Check out our other tips on getting more from your credit card.

Consolidating debt

If you have more than one debt, it may be worth looking at consolidating them into one. That way you’ll only have one bill to pay, and you could save on interest.

Home loans generally have the lowest interest rates, so if you have one, you could try talking to your bank about adding a separate, short term portion to it and consolidating all your other debts into that. Otherwise, shop around for a debt consolidation personal loan or credit card with the lowest interest rate you can find, then do your sums to make sure consolidating really will save you money. Make sure the interest rate is per annum (p.a.).

If you’re in doubt, talk to your bank, a financial adviser, or a free budgeting help service like Citizens Advice Bureau or the New Zealand Federation of Family Budgeting Services.

Reviewing your home loan structure

If your fixed term home loan is due to expire soon, or you’re on a variable rate, talk to your bank about how your loan’s structured.

Make sure that the structure meets your needs. This involves balancing your future plans with your budget and the level of risk you’re comfortable with. Take a look at our home loan options to help work out what suits you. Getting this right could save you thousands of dollars in interest and help you become mortgage free quicker. You can talk to us anytime if you need a hand.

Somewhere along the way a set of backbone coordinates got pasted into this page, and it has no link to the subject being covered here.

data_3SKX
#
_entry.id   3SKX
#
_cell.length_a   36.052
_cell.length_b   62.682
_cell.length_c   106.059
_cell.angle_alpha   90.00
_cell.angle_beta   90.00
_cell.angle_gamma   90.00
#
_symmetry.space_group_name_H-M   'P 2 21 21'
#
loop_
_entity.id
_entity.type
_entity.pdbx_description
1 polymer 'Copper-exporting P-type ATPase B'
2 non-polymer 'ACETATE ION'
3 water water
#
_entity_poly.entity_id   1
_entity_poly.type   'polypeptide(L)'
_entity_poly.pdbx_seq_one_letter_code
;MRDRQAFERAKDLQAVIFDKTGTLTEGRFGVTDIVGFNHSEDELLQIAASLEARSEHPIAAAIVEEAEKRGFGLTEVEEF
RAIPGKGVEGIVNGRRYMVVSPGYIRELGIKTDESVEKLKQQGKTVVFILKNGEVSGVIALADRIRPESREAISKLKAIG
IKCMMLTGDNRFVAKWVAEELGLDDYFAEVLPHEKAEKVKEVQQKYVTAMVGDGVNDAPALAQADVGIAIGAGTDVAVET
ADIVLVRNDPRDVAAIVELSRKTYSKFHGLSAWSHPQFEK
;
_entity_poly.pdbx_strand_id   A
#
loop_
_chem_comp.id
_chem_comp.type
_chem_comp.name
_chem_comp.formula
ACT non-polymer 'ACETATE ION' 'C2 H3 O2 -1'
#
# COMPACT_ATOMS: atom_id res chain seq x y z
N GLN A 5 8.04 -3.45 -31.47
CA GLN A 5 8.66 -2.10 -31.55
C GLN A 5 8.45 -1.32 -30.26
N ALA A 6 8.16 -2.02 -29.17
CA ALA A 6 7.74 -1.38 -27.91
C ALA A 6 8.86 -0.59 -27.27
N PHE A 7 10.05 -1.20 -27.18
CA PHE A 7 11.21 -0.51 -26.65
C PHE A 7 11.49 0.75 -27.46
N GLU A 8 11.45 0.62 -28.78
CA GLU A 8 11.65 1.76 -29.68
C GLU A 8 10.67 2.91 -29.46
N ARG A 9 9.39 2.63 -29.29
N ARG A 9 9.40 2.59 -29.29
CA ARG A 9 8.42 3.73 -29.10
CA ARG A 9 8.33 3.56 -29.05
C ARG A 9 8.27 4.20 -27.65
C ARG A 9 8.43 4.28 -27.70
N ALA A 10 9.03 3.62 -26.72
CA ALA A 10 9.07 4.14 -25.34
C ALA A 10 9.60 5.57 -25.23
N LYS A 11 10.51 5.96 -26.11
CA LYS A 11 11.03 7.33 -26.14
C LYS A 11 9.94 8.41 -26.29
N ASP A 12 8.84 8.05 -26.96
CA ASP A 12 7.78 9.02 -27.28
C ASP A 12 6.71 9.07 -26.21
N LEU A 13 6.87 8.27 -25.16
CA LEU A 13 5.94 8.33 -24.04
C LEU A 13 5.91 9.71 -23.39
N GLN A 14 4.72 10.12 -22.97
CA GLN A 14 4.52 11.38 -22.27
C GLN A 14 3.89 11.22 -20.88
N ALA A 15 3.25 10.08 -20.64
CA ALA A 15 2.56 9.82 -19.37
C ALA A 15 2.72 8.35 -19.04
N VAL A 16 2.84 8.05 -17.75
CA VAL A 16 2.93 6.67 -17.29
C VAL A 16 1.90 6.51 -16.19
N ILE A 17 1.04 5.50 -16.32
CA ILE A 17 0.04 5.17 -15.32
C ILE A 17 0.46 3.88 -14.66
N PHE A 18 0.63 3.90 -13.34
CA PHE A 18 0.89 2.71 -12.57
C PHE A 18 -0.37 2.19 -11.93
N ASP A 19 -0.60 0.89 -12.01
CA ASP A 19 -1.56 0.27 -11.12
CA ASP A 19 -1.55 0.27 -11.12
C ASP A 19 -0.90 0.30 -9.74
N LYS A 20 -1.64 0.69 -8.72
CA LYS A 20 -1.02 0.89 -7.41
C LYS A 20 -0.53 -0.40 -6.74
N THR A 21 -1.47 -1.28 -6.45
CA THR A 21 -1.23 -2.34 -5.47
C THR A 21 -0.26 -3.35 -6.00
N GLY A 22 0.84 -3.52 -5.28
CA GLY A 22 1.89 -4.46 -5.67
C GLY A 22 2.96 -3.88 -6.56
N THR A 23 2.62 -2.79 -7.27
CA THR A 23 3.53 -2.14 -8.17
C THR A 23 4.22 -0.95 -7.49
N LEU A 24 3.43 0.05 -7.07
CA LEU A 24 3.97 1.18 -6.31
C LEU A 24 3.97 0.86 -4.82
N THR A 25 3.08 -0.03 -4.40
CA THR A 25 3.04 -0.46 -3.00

Check out our other tips on getting mortgage free quicker.

3 - Set a budget

Once you understand where your money’s going, it’s time to set a budget.

Use a free budgeting tool, like the one on Sorted.org.nz, or contact the Citizens Advice Bureau or the New Zealand Federation of Family Budgeting Services for free, confidential advice.

Put as much money as you can into clearing any high interest debt, and once you’ve paid it off, you can use that money to start saving. As well as saving for things like a holiday, or home renovations, it’s a good idea to build up an emergency account, with enough money in it for you to survive for about three months.

Also, try to put aside money for unexpected costs, like medical expenses, and regular events like birthdays and Christmas. If you can, estimate how much you need for these and save up for them gradually throughout the year.

Sticking to your budget

Now that you’ve got your budget sorted, it’s time for the hard part – sticking to it! If you can, set up payments to come out of your account the day after payday – that way you know you’ll always have the funds, so you’ll avoid the risk of fees for failed payments.